Work Visas ‘fuel exploitation’

Australian government policy is creating a workforce divided by immigration status, says the union movement’s overseas aid arm.

Temporary migration schemes are fostering a highly exploitative “second tier” labour system in Australia, Union Aid Abroad – APHEDA has warned.

In a submission to a federal government foreign policy review, the union movement’s overseas aid arm argued for
reform of “exploitative” immigration visa categories.

“Current policies set Australia on a trajectory of entrenched division according to immigration status, preventing migrant workers from exercising basic rights that other workers can access,” it said.

“We risk returning to a society characterised by exploitation of migrant workers, not universal labour rights.”

At any one time, more than one million non-residents are in Australia on visas that provide temporary work rights.

They include foreign students, “skilled” migrants on 457 visas, working holidaymakers, New Zealanders and refugees on temporary protection visas.

The growing use of such workers represents a big change from the permanent settler model that characterised Australian migration in the 20th century.

In recent years, media and union investigations have uncovered many examples of gross exploitation of temporary workers.

A 2013 Fairfax Media report revealed hundreds of foreign workers and students were being forced into “debt bondage” after paying up to $40,000 for skilled worker visas.

Some of them signed contracts stating they would be sacked if they engaged in “trade union activities”.

Labour rights of all workers undermined

APHEDA said the employment of immigrants on a variety of temporary visas undermines the labour rights of all workers in Australia.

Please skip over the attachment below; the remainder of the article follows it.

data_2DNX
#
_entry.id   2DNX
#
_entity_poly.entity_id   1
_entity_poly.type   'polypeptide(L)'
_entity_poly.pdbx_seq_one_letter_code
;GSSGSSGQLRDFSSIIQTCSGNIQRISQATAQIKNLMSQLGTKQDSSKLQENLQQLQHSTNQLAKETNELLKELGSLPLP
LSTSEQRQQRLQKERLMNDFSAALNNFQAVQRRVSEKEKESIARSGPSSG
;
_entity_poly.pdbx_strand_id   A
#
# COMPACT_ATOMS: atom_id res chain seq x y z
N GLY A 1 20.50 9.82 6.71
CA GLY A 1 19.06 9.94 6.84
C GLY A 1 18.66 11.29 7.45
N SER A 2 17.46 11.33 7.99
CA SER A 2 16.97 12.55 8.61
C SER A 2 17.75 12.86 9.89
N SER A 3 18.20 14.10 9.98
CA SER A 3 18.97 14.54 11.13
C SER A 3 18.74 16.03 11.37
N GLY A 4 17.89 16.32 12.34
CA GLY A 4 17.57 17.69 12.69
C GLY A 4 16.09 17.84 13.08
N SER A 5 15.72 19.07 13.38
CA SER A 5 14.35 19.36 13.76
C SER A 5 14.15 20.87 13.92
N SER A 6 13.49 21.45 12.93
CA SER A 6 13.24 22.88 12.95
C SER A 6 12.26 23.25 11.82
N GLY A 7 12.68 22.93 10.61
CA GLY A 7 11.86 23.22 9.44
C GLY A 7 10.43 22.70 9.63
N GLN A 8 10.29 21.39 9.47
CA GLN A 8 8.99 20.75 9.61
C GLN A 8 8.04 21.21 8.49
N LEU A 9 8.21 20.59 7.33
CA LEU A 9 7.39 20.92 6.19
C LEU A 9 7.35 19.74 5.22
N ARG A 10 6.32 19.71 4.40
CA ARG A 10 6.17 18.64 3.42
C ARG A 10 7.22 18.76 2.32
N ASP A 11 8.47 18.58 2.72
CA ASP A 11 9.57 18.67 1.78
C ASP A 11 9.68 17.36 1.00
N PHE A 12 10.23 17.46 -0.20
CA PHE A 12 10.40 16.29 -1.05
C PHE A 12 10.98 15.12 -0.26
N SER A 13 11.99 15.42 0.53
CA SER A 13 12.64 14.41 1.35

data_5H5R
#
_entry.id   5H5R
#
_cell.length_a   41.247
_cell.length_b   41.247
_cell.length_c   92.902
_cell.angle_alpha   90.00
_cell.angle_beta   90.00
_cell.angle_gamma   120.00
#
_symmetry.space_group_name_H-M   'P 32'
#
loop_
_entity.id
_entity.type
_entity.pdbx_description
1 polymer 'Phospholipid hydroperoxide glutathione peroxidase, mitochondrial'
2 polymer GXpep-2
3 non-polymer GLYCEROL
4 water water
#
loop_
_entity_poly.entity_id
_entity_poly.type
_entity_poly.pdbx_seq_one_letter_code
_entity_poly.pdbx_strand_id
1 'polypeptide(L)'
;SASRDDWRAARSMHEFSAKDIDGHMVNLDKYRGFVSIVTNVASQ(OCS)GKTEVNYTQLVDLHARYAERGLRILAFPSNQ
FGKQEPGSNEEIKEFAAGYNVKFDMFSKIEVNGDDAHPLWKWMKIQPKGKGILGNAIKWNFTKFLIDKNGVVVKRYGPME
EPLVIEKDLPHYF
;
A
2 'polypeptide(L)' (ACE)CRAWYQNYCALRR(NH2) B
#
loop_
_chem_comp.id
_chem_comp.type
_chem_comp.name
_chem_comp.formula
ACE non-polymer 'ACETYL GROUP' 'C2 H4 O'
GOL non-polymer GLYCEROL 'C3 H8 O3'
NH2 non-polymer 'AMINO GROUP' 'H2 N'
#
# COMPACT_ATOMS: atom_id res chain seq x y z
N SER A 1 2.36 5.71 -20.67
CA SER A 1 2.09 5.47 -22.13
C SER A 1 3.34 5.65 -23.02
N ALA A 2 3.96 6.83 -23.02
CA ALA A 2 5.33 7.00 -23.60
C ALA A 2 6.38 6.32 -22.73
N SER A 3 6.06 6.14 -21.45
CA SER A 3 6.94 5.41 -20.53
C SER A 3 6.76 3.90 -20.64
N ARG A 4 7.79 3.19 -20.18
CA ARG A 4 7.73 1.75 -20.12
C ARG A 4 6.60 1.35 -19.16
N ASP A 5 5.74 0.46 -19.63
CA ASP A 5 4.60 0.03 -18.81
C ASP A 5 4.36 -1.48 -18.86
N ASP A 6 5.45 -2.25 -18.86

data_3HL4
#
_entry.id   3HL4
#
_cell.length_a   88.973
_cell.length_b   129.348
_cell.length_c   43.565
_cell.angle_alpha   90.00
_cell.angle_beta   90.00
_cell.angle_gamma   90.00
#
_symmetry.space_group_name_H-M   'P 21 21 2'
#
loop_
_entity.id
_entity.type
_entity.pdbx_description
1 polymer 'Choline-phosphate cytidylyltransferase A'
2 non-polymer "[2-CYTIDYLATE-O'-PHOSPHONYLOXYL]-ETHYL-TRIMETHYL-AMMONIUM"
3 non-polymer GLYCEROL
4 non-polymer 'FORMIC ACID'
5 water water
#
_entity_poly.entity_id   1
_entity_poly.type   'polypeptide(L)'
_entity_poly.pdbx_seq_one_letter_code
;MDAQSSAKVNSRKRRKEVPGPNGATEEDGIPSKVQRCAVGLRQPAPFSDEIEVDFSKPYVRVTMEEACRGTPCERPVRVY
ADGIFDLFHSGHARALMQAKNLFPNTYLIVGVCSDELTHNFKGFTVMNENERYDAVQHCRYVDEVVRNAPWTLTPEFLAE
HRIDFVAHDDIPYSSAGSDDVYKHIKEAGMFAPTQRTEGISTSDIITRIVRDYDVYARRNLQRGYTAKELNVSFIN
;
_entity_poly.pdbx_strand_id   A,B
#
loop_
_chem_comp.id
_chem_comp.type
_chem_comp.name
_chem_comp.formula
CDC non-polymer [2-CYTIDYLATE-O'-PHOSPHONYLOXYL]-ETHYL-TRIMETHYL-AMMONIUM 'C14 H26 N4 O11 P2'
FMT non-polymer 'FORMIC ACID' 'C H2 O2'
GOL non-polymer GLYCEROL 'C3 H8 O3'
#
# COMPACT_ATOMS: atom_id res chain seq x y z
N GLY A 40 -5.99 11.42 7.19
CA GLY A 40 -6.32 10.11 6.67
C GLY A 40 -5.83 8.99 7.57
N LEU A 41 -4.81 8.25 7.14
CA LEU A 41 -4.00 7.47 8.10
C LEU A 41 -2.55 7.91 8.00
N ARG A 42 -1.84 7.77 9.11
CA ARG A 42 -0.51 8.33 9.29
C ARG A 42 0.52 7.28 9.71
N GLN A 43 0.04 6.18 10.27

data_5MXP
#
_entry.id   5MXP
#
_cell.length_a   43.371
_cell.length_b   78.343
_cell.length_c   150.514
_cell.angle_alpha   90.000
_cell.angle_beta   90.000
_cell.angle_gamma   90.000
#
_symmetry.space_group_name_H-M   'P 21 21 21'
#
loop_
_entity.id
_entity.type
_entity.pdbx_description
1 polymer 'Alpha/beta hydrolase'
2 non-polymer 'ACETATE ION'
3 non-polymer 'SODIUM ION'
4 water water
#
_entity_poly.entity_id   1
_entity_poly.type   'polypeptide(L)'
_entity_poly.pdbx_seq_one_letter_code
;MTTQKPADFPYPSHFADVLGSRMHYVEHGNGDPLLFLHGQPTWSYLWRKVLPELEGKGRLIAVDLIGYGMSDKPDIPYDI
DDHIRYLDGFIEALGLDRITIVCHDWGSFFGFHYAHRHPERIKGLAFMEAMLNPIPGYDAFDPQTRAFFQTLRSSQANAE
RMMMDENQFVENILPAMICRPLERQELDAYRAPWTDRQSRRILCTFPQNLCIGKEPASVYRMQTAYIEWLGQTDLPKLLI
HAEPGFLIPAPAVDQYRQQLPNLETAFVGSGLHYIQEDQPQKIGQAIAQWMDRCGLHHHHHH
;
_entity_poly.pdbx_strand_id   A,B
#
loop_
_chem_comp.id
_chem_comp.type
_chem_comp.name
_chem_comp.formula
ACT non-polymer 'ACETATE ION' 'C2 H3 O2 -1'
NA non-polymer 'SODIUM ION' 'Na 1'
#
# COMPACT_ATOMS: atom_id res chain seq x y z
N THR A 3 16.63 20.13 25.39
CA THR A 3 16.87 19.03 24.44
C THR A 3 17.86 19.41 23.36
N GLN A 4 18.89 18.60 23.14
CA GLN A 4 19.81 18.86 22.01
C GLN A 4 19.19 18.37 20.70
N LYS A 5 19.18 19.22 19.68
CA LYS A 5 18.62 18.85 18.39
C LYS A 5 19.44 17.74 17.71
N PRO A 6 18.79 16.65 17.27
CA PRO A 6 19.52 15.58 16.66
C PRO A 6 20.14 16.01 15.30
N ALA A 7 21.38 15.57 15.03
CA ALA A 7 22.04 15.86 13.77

“Pro-business gains at the expense of workers in Australia have coincided with expansion of temporary labour migration schemes,” it said.

“Restrictions on the full exercise of labour rights are present across a number of visa categories, including international student, 416 (seasonal worker), 417 (working holiday) and 457 (skilled temporary work) visas.

“Temporary migration schemes are structured in a manner that often forces many migrant workers
into precarious and unfair employ-ment contracts.

“This includes ‘bonded’ arrange-ments where visas are dependent on the goodwill of an employer and workers face restrictions and barriers in changing employers.

“Working for as little as $6 per hour, temporary migrants are also pushed into the informal economy where real rates of pay are dramatically below legal minimum rates.”

APHEDA said exploitation through cash-in-hand work is “alarmingly common” in hospitality, retail, cleaning, agriculture and construction.

“The Australian Taxation Office has identified the informal economy as a major tax integrity risk, and
has estimated it to account for between $2 and $3 billion in lost tax revenue annually.”

APHEDA said it supports a “well-designed labour mobility program” that would “enable decent work and development for communities, especially for our Pacific neighbours who are some of the most aid-dependent nations in the world”.

Fewer unionists = more inequality

A decline in the level of union membership correlates strongly with increased income inequality, according to recent research by the International Monetary Fund, cited in the APHEDA submission.

“Trade unions help their members achieve living wages and in this way, improve their living standards, end poverty and decrease inequality,” APHEDA said.

“One way for workers in developing countries to win their fair share of global economic growth and enable their families to lead lives of dignity, free from want, is to strengthen their ability to organise and bargain collectively.”

APHEDA called on the government to recognise trade union development in its official overseas aid program.

“Trade unions are needed to defend and enhance labour rights, especially in a globalised world economy where child labour, bonded labour, forced or slave labour, discrimination on race or gender, health and safety conditions in workplaces and poverty through low wages remain commonplace.”